Entertainment giant Disney has published an interesting study on a system they’ve developed to assist in the design of “compliant objects”, which could be very useful in 3D printing.
What is a “compliant object”? They explain:
Fueled by progress in technology and computation, however, many fields of engineering have started to embrace deformation and to leverage flexibility for better, more elegant, and ultimately more satisfying designs. Applied to machines, this turn to the flexible leads to compliant mechanisms, i.e., mechanical devices that perform motion not through rigid articulation but by virtue of elastically deforming flexures.
Whereas typical 3D CAD systems allow the development of “assemblies”, which are discrete solid parts that move relatively to each other, such as a rod rotating in a cylindrical space, or a block that slides along a rail, this is quite different.
Instead of articulations occurring between interactions of discrete objects, the compliant system will be a solid object whose articulations are implemented through flexing. The Disney system enables one to design such structures.
Where would you use such a system? There are several application areas where you may have difficulty assembling the parts in a system designed using traditional approaches. In particular, microscopic structures would be very challenging, and it would be of great advantage to simply produce the entire working structure in one print operation.
Another application, and this is no doubt what attracted Disney to this science, is robotic simulations of living beings, or what Disney calls, “animatronics”. The idea here is that their “Pirates” or whatever it is they are building, should appear - and move - as realistically as possible.
Because human bodies are not literally made with traditional CAD articulations, the humanoid robots of the past always moved in “mechanical ways” that were easily identifiable by eye.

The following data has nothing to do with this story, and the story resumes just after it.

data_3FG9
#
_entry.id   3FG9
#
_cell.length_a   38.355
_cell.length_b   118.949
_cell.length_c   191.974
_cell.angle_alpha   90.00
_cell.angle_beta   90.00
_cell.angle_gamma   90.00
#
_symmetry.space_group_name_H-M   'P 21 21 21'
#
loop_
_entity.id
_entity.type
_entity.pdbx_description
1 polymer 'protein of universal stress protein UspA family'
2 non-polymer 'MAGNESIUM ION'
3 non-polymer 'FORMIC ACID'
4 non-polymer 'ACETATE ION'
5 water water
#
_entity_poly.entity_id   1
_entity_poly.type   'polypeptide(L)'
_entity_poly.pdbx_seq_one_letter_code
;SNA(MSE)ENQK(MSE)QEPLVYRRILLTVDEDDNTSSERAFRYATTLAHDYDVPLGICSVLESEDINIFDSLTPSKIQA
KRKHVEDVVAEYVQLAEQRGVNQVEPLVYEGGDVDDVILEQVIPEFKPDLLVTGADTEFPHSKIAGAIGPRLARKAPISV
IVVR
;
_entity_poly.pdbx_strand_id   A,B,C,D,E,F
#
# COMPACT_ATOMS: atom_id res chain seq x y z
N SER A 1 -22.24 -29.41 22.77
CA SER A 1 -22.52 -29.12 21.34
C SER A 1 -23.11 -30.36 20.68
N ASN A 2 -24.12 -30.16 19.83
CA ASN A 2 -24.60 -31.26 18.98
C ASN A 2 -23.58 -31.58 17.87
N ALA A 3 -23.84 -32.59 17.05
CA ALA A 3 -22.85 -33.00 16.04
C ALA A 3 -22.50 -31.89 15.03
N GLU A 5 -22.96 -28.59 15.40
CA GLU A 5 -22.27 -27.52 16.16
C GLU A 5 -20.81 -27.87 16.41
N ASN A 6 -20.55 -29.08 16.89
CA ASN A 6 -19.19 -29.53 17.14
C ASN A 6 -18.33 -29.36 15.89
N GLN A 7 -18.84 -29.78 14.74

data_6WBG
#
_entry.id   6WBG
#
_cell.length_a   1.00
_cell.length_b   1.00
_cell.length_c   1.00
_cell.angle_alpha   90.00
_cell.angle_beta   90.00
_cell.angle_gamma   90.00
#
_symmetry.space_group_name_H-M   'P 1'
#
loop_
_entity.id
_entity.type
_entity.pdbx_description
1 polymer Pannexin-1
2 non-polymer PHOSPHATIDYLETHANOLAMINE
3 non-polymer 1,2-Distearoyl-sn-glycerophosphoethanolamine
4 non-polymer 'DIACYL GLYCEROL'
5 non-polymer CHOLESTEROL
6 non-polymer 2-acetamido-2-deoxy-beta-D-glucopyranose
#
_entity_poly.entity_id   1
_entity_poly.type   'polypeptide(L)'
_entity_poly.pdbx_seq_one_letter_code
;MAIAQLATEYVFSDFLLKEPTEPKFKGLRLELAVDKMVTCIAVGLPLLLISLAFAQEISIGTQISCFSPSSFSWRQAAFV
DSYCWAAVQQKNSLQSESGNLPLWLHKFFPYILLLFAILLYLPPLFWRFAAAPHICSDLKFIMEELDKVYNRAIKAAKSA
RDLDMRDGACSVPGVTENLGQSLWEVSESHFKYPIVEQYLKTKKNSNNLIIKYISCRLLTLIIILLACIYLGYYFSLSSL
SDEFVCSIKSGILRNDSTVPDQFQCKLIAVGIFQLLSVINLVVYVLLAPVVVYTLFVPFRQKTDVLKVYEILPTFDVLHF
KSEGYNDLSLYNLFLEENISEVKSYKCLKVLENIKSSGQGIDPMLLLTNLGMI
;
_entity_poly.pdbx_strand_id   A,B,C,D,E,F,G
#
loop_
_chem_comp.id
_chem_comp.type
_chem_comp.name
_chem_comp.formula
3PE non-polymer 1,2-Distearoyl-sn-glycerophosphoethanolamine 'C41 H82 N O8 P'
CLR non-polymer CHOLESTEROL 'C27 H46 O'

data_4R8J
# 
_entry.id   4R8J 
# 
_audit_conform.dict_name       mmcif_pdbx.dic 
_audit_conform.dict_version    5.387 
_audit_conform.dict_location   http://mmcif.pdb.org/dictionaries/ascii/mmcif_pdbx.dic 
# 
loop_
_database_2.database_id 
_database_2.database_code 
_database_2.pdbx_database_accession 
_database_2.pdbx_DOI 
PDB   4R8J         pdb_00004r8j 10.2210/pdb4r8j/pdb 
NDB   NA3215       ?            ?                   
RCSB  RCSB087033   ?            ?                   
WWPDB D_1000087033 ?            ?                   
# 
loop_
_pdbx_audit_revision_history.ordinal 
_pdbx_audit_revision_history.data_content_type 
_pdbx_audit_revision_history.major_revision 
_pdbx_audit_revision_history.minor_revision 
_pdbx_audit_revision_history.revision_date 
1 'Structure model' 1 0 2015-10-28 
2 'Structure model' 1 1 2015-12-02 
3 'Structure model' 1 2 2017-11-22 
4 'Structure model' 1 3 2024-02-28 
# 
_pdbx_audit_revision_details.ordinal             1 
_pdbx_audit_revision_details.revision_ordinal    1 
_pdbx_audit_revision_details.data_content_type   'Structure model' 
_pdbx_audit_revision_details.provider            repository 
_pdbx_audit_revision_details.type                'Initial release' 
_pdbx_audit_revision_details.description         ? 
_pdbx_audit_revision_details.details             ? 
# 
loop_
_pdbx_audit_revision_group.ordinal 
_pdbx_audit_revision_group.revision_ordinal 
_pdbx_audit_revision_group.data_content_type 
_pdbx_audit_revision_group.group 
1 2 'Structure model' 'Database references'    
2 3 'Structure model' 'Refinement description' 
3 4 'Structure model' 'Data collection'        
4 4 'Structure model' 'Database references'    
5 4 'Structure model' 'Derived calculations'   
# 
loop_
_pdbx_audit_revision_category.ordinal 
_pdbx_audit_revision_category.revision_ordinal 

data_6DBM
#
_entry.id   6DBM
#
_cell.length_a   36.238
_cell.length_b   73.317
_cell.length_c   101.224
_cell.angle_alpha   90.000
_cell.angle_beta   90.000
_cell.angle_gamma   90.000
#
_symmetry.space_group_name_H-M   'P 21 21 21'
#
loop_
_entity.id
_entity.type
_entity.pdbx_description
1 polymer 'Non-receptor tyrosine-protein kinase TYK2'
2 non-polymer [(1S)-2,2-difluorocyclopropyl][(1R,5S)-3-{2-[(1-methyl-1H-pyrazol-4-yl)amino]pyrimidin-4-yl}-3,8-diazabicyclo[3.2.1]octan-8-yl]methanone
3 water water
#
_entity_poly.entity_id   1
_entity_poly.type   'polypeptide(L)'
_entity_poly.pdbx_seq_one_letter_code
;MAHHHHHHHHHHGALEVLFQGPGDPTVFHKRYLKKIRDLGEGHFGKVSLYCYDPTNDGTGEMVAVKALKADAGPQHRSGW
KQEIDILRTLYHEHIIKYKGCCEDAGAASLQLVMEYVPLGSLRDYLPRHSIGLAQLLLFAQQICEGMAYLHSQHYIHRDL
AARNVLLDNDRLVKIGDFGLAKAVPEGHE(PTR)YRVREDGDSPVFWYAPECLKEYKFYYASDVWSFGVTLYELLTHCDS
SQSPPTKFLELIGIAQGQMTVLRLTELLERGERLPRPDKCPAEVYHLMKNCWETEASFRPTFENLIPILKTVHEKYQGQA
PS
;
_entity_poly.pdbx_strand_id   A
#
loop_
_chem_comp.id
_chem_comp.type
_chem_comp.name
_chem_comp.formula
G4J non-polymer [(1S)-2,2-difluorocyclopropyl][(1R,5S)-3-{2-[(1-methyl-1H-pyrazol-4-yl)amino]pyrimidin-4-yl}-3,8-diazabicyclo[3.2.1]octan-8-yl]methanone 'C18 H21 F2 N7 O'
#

I believe Disney thinks they can produce animatronic robots that move in far more realistic fashion if they can flex in ways enabled by their new system.
The system requires different computations and it seems the Disney team has developed a software engine that can accomplish these calculations. The system essentially allows a designer to parameterize the flexing action required.
Like traditional CAD assembly systems, Disney’s new system detects potential collisions between moving segments and allows methods of resolving them.
It’s not clear whether their technology will make its way into existing or new CAD systems that can be used by designers, as it may be that Disney might consider keeping it in-house for their own use.
But if it was available, and if there were more ways to easily 3D print deformable objects, this could produce a bulge of very unusual functional objects. If applied to a production 3D printing system, we may even see such objects become commonplace in the public.
There are plenty of details in their PDF paper below, but you may need some advanced math to follow along.
Via Disney (PDF)